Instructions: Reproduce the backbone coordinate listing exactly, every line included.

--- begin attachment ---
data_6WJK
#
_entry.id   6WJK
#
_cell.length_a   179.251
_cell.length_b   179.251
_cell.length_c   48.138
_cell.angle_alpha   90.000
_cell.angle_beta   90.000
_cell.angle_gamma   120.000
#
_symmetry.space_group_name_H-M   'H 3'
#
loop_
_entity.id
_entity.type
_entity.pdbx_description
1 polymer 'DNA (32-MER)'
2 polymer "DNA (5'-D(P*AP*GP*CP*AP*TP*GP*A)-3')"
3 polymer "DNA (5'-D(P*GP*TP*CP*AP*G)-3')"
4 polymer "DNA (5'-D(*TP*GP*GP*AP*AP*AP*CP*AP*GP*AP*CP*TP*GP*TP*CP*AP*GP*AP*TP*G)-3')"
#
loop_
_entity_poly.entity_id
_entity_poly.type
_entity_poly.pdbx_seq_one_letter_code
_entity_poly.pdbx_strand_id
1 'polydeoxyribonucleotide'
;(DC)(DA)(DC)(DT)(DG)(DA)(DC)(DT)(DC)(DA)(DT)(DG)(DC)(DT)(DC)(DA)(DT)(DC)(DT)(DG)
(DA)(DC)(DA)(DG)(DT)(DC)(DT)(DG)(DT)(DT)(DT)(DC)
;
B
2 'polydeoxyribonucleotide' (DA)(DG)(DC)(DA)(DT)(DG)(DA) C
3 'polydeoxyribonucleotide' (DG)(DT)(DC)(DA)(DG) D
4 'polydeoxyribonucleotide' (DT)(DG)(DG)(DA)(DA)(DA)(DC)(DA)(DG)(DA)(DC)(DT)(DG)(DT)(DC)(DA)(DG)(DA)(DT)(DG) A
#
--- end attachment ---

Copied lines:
data_6WJK
#
_entry.id   6WJK
#
_cell.length_a   179.251
_cell.length_b   179.251
_cell.length_c   48.138
_cell.angle_alpha   90.000
_cell.angle_beta   90.000
_cell.angle_gamma   120.000
#
_symmetry.space_group_name_H-M   'H 3'
#
loop_
_entity.id
_entity.type
_entity.pdbx_description
1 polymer 'DNA (32-MER)'
2 polymer "DNA (5'-D(P*AP*GP*CP*AP*TP*GP*A)-3')"
3 polymer "DNA (5'-D(P*GP*TP*CP*AP*G)-3')"
4 polymer "DNA (5'-D(*TP*GP*GP*AP*AP*AP*CP*AP*GP*AP*CP*TP*GP*TP*CP*AP*GP*AP*TP*G)-3')"
#
loop_
_entity_poly.entity_id
_entity_poly.type
_entity_poly.pdbx_seq_one_letter_code
_entity_poly.pdbx_strand_id
1 'polydeoxyribonucleotide'
;(DC)(DA)(DC)(DT)(DG)(DA)(DC)(DT)(DC)(DA)(DT)(DG)(DC)(DT)(DC)(DA)(DT)(DC)(DT)(DG)
(DA)(DC)(DA)(DG)(DT)(DC)(DT)(DG)(DT)(DT)(DT)(DC)
;
B
2 'polydeoxyribonucleotide' (DA)(DG)(DC)(DA)(DT)(DG)(DA) C
3 'polydeoxyribonucleotide' (DG)(DT)(DC)(DA)(DG) D
4 'polydeoxyribonucleotide' (DT)(DG)(DG)(DA)(DA)(DA)(DC)(DA)(DG)(DA)(DC)(DT)(DG)(DT)(DC)(DA)(DG)(DA)(DT)(DG) A
#